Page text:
Long ago our primate ancestors learned to be “political.” That is, instead of just acting independently, we learned to join into coalitions for mutual advantage, and to switch coalitions for private advantage. Our human ancestors added social norms, i.e., rules enforced by feelings of outrage in broad coalitions. Foragers used norms and coalitions to manage bands of roughly thirty members, and farmers applied similar behaviors to village communities of roughly a thousand.
Wow. You're probably right that most people would have more impact focusing on local issues. Yet I don't care. The idea of going door-to-door campaigning for, I don't know, bicycle paths in Fairfax county, repels me. I don't want to admit that my life is so small and insignificant that that might be a good use of my time.
Perhaps engaging in national politics is like playing the lottery. It's a tiny chance to have a big impact. Or perhaps it's a very large chance of having an outcome which I can mentally claim an outsized portion of responsibility for.
I’d admire you much more if you acted like this> I’d admire you much more if you acted like this...
I don't think you're credible here: you singled out Edward Snowden (who acted on an international scale) for praise as a hero.
The heroine of this piece (who goes unnamed--less acclaimed), having been unsuccessful, doesn't help your case for localism. Most problems can't be solved at the local level, as even the problem with doctors washing their hands proved unsolvable at that level.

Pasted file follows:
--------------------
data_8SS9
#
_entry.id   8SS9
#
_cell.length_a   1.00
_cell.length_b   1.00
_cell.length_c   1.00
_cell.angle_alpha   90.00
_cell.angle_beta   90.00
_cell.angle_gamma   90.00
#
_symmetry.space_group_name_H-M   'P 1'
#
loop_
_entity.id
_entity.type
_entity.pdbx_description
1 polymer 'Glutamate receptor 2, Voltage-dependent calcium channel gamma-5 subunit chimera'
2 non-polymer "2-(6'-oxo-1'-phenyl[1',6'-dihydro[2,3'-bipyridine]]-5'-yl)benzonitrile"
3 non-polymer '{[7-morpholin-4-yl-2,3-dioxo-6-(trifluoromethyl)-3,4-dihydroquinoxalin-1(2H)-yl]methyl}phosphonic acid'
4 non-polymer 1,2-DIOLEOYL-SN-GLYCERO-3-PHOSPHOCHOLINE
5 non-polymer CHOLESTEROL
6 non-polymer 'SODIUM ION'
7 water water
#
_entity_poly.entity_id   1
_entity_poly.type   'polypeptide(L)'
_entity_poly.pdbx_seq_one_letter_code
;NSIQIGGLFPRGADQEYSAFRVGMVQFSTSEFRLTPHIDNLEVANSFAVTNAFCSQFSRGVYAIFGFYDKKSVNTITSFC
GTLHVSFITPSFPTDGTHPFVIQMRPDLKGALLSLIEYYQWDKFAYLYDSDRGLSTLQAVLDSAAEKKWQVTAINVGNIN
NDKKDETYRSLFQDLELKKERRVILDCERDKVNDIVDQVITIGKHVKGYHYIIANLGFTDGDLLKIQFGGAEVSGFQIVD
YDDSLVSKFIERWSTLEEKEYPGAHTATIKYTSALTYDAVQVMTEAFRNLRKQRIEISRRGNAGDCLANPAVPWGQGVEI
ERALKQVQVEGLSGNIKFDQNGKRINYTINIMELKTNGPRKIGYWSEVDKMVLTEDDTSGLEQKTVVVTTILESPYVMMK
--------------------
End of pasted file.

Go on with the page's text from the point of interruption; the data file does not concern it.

I've run lab experiments that worked find with three people, only one of which knew anything. The issue is having a question you want the answer to, and people who might know the answer.
How small of an organization is too small to try prediction markets? 100? 50? 20? 10? 5?
Give the winners of the predictions priority when allocating who gets to use the equipment.
You mainly need a measure of the main outcome of interest, some relatively discrete choices to compare, and reasons to believe people aren't telling you relevant things they know.
I am the de facto leader of a small recreational organization that, although managing several thousand USD worth of equipment for the benefit of its members, does not have revenue or distributable assets per se. How might a decision market be applied in the absence of a basic stream of divisible rewards? The psychological attraction of experimenting with a heterodox decision tool might hold sway for a while, but would most likely lose legitimacy and import over time or in moments of perturbation.
Small org decision markets would seem to operate like low market capitalization stocks, moving piece-wise instead of roughly continuously. The intermittent and/or sharply correcting positive/negative signals in such a regime would be unlikely to justify their overhead cognitive and administrative expense in comparison to the mundane and low-friction coalition politics that small organizations experience.